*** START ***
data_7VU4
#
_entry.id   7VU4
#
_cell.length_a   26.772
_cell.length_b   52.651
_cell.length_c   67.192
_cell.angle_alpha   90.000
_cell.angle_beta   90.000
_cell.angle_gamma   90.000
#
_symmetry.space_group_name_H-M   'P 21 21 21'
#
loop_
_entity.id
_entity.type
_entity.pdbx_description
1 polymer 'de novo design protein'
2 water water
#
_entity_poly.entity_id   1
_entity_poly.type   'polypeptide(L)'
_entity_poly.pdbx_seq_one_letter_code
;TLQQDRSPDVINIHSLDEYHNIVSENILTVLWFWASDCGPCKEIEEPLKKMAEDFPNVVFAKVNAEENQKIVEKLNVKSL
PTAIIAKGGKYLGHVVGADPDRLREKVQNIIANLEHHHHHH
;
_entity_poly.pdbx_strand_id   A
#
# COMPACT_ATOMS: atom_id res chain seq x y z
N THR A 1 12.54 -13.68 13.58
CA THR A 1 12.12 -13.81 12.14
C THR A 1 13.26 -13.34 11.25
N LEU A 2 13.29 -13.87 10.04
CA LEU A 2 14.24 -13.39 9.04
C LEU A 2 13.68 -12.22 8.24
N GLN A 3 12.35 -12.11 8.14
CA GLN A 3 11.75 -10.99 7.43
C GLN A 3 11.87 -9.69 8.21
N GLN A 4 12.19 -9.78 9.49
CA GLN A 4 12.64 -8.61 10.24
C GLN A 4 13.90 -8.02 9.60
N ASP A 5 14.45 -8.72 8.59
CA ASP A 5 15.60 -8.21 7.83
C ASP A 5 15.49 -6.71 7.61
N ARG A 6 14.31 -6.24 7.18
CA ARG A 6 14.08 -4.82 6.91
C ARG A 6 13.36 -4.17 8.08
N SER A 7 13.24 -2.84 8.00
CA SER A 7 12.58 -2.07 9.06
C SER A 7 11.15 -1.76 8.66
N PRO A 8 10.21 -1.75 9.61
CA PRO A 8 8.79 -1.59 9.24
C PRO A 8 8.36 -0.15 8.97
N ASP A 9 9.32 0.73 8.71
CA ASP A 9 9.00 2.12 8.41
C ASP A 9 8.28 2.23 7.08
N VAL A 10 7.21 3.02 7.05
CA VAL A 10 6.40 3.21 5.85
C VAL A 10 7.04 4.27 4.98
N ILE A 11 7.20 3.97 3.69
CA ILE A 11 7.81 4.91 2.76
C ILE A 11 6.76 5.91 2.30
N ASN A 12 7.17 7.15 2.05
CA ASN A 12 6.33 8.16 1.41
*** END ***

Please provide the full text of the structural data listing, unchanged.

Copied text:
data_7VU4
#
_entry.id   7VU4
#
_cell.length_a   26.772
_cell.length_b   52.651
_cell.length_c   67.192
_cell.angle_alpha   90.000
_cell.angle_beta   90.000
_cell.angle_gamma   90.000
#
_symmetry.space_group_name_H-M   'P 21 21 21'
#
loop_
_entity.id
_entity.type
_entity.pdbx_description
1 polymer 'de novo design protein'
2 water water
#
_entity_poly.entity_id   1
_entity_poly.type   'polypeptide(L)'
_entity_poly.pdbx_seq_one_letter_code
;TLQQDRSPDVINIHSLDEYHNIVSENILTVLWFWASDCGPCKEIEEPLKKMAEDFPNVVFAKVNAEENQKIVEKLNVKSL
PTAIIAKGGKYLGHVVGADPDRLREKVQNIIANLEHHHHHH
;
_entity_poly.pdbx_strand_id   A
#
# COMPACT_ATOMS: atom_id res chain seq x y z
N THR A 1 12.54 -13.68 13.58
CA THR A 1 12.12 -13.81 12.14
C THR A 1 13.26 -13.34 11.25
N LEU A 2 13.29 -13.87 10.04
CA LEU A 2 14.24 -13.39 9.04
C LEU A 2 13.68 -12.22 8.24
N GLN A 3 12.35 -12.11 8.14
CA GLN A 3 11.75 -10.99 7.43
C GLN A 3 11.87 -9.69 8.21
N GLN A 4 12.19 -9.78 9.49
CA GLN A 4 12.64 -8.61 10.24
C GLN A 4 13.90 -8.02 9.60
N ASP A 5 14.45 -8.72 8.59
CA ASP A 5 15.60 -8.21 7.83
C ASP A 5 15.49 -6.71 7.61
N ARG A 6 14.31 -6.24 7.18
CA ARG A 6 14.08 -4.82 6.91
C ARG A 6 13.36 -4.17 8.08
N SER A 7 13.24 -2.84 8.00
CA SER A 7 12.58 -2.07 9.06
C SER A 7 11.15 -1.76 8.66
N PRO A 8 10.21 -1.75 9.61
CA PRO A 8 8.79 -1.59 9.24
C PRO A 8 8.36 -0.15 8.97
N ASP A 9 9.32 0.73 8.71
CA ASP A 9 9.00 2.12 8.41
C ASP A 9 8.28 2.23 7.08
N VAL A 10 7.21 3.02 7.05
CA VAL A 10 6.40 3.21 5.85
C VAL A 10 7.04 4.27 4.98
N ILE A 11 7.20 3.97 3.69
CA ILE A 11 7.81 4.91 2.76
C ILE A 11 6.76 5.91 2.30
N ASN A 12 7.17 7.15 2.05
CA ASN A 12 6.33 8.16 1.41